Another condemnable event of the government of Narendra Modi, the then C.M. of Gujarat, was the destruction of the Major Sharif of K. Okhahi. More, during the tenure of the Modi Government, more than 270 religious rites and cultural arrangements of the Muslims were checked. In addition to these, about 500 Muslims were killed under the leadership of Police Commissioner P.C. Pandey. Thus in the background of every Communal Conflict, there was the Modi Government of the said state.

Communal Conflicts is ever present in the North-east states of India. It is apparent between the Muslims and the Assamese Hindus. Since the days of independence North-east India, especially Assam has been suffering from the suffocation of communalism. For instances, we may allude to the Hindu-Muslim riots of 1950 in which many Muslims happened to become the victims of communalism. The government seemed to take the role of a spectator. During the 1980s and 90s, this conflict reached its climax and thousand and thousand of Hindus and Muslims became its victims. The massacre of Neli is still visible in the eyes of the Assamese. Another instance of Communal Conflict in Assam especially in North-Assam (present Bodoland) is the conflict between the Bodos and the Muslims. In that Conflict, some thousand Muslims were killed intentionally. In the background of that Bodo-Muslim Conflict, there was the then Assam Government. Even some Cabinet Ministers incited the Bodos against the Muslims. For example, Mr. Samsul Hoque, who was a cabinet minister of the Hiteshwar Saikia Government, set fire to some Bodo villages to north of Barpeta Road Town. That was the beginning. As a reaction, the Bodos also made a bon-fire, especially in the northern villages of the districts of Barpeta. Thereupon thousand and thousand of Muslims became refugees. The Assam Government did not take any immediate action to cease the fire of communalism. Instead, the Hiteshwar Saikia government sent peace force after a week of that tragic event when the massacre was over. The silent negligence of the state government is a burning testimony of patronizing that conflict with the government.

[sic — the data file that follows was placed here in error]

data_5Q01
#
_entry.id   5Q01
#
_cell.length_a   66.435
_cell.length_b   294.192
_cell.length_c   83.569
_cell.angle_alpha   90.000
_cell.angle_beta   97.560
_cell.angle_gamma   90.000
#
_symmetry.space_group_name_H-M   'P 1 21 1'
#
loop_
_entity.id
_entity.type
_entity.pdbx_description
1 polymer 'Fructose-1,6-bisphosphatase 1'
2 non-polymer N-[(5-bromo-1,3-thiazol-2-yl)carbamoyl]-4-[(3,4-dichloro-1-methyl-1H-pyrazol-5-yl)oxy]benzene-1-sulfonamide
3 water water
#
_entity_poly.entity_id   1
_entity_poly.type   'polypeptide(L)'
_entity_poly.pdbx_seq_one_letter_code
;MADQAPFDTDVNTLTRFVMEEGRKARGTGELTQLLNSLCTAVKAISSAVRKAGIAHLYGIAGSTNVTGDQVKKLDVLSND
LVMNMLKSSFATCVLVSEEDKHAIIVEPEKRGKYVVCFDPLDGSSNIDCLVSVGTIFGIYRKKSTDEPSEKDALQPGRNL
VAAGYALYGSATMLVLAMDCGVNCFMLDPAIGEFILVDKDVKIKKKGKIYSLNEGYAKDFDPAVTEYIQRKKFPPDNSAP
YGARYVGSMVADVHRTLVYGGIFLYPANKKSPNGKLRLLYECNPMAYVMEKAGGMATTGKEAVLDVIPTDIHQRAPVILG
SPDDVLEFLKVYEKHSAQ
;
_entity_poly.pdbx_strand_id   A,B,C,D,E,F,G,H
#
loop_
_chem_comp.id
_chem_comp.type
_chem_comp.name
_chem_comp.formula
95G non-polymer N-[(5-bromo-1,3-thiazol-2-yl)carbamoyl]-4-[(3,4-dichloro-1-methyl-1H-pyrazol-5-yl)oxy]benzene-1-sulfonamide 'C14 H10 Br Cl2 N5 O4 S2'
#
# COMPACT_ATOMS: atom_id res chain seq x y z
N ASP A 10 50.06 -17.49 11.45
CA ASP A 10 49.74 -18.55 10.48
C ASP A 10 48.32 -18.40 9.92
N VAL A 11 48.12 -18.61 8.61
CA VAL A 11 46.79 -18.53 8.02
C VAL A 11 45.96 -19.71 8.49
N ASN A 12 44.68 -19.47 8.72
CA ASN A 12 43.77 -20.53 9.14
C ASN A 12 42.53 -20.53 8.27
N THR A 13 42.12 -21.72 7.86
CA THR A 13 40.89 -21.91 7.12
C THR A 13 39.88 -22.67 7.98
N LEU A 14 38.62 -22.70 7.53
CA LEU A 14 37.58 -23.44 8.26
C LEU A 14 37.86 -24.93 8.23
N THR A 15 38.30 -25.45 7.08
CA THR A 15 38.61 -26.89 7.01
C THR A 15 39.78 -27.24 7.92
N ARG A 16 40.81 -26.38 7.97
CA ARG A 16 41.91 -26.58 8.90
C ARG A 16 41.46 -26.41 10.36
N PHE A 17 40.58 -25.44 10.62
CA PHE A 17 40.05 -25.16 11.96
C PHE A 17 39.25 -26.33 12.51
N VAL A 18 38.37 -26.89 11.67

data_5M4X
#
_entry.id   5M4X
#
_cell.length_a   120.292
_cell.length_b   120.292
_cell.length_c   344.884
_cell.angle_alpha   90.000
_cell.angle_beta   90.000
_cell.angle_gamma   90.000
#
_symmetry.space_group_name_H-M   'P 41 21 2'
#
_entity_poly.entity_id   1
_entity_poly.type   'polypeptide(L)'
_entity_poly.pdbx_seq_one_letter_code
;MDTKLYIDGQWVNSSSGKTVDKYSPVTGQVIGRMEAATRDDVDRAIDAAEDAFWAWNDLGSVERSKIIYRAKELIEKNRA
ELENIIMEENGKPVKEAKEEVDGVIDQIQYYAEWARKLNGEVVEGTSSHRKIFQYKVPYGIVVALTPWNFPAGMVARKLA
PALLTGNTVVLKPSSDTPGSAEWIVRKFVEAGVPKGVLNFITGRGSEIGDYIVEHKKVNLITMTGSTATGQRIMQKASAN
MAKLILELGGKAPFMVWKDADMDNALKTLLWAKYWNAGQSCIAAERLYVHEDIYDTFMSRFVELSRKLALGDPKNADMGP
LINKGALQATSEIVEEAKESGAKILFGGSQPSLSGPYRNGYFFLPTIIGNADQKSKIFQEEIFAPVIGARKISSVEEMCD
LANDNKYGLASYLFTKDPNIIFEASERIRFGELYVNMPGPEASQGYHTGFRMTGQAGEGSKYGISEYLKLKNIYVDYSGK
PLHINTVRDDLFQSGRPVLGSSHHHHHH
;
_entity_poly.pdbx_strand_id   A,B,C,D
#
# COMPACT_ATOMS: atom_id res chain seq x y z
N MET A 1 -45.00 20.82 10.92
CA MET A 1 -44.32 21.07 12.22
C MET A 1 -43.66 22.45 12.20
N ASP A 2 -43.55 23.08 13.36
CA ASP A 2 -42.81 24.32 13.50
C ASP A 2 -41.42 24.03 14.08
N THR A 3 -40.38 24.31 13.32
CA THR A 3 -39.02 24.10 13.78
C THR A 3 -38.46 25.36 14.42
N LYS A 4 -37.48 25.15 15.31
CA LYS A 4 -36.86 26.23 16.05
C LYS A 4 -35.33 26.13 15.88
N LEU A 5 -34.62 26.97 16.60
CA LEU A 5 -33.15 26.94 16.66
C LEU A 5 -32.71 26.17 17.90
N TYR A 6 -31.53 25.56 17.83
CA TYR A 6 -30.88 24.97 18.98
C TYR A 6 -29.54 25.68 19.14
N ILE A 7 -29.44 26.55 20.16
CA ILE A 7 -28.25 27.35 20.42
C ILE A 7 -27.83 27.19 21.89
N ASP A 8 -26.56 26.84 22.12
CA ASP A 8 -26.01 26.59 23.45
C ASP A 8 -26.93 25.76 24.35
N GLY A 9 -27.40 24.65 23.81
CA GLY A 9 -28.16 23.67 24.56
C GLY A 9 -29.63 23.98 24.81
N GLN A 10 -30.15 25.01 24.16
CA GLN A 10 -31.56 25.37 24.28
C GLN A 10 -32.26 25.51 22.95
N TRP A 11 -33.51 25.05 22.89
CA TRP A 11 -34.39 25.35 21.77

Among the Indian states, West Bengal is an exception. We see that in recent time, there are but fewer communal conflicts in the state if compared to that of North-east India. The West Bengal Government seems to be liberal to all the castes and sects of both Hindus and Muslims. The governments of W.B. seem to remain far away from doing such acts which may raise communal conflicts. For example, once in making a road from plane to Shyma Market many homes, houses and even a theatre hall had been broken. But the government was not in favour of breaking a Shiva Mandir which fell in the middle of the road. It was because the government did not like to hurt the religious feeling of that region. In recent times, we may take the instance of a Masjid near Calcutta Air-Port. For the act of modernization of the airport, the Masjid is to be replaced. But in fear of the religious conflict, the government seems not to be in favour of breaking the Masjid. On the other hand, C.M. Buddahdev Bhattacharjee tried to come to a conclusion by means of a friendly understanding with the Masjid authority. This act of Buddahdev Bhattacharjee is worth praising.

Thus we have seen that the governments of the concerned Indian states are responsible for the rise of communal conflicts in India. In keeping up the unity of the land the government must not show bias toward any religion. It must follow the ideals of democracy and secularism which had been promised in the constitution. The central government along with the state governments should learn lessons from the ideals of W. Bengal. Otherwise, India would remain no more a pride of unity in diversity but soon it would turn into a living battlefield. The aftermath of this is utter decay. 0 0 0.

Communal Conflicts in India-A Thought

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Communal Conflicts in India

N. B. The article ‘Communal Conflicts in India-A Thought’ originally belongs to the book ‘Articles on Contemporary Affairsby Menonim Menonimus.

Communal Conflicts in India

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I am Menonim Menonimus, a Philosopher & Writer.